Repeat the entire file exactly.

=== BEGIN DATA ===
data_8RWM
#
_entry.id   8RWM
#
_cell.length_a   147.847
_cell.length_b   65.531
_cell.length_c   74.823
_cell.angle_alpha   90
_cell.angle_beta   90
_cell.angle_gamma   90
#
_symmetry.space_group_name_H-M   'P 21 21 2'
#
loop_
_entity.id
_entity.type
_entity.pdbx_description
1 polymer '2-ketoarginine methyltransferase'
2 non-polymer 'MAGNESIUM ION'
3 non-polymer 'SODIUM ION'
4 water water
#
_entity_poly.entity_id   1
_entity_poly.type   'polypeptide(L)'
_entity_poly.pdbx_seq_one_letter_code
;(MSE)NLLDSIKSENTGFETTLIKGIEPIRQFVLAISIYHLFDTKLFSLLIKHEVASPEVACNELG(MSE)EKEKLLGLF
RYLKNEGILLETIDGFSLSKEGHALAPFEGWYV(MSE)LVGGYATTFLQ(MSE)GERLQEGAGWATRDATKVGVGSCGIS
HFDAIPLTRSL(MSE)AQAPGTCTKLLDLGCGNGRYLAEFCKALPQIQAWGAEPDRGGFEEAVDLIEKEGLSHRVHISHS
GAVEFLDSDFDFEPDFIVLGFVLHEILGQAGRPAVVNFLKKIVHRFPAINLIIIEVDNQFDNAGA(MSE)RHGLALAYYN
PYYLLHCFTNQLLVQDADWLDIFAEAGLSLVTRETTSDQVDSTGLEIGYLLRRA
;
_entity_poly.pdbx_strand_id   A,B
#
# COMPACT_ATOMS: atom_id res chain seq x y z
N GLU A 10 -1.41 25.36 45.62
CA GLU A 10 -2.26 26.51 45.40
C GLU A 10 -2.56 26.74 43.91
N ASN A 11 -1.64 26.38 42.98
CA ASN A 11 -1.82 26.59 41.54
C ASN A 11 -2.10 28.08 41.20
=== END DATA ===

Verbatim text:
data_8RWM
#
_entry.id   8RWM
#
_cell.length_a   147.847
_cell.length_b   65.531
_cell.length_c   74.823
_cell.angle_alpha   90
_cell.angle_beta   90
_cell.angle_gamma   90
#
_symmetry.space_group_name_H-M   'P 21 21 2'
#
loop_
_entity.id
_entity.type
_entity.pdbx_description
1 polymer '2-ketoarginine methyltransferase'
2 non-polymer 'MAGNESIUM ION'
3 non-polymer 'SODIUM ION'
4 water water
#
_entity_poly.entity_id   1
_entity_poly.type   'polypeptide(L)'
_entity_poly.pdbx_seq_one_letter_code
;(MSE)NLLDSIKSENTGFETTLIKGIEPIRQFVLAISIYHLFDTKLFSLLIKHEVASPEVACNELG(MSE)EKEKLLGLF
RYLKNEGILLETIDGFSLSKEGHALAPFEGWYV(MSE)LVGGYATTFLQ(MSE)GERLQEGAGWATRDATKVGVGSCGIS
HFDAIPLTRSL(MSE)AQAPGTCTKLLDLGCGNGRYLAEFCKALPQIQAWGAEPDRGGFEEAVDLIEKEGLSHRVHISHS
GAVEFLDSDFDFEPDFIVLGFVLHEILGQAGRPAVVNFLKKIVHRFPAINLIIIEVDNQFDNAGA(MSE)RHGLALAYYN
PYYLLHCFTNQLLVQDADWLDIFAEAGLSLVTRETTSDQVDSTGLEIGYLLRRA
;
_entity_poly.pdbx_strand_id   A,B
#
# COMPACT_ATOMS: atom_id res chain seq x y z
N GLU A 10 -1.41 25.36 45.62
CA GLU A 10 -2.26 26.51 45.40
C GLU A 10 -2.56 26.74 43.91
N ASN A 11 -1.64 26.38 42.98
CA ASN A 11 -1.82 26.59 41.54
C ASN A 11 -2.10 28.08 41.20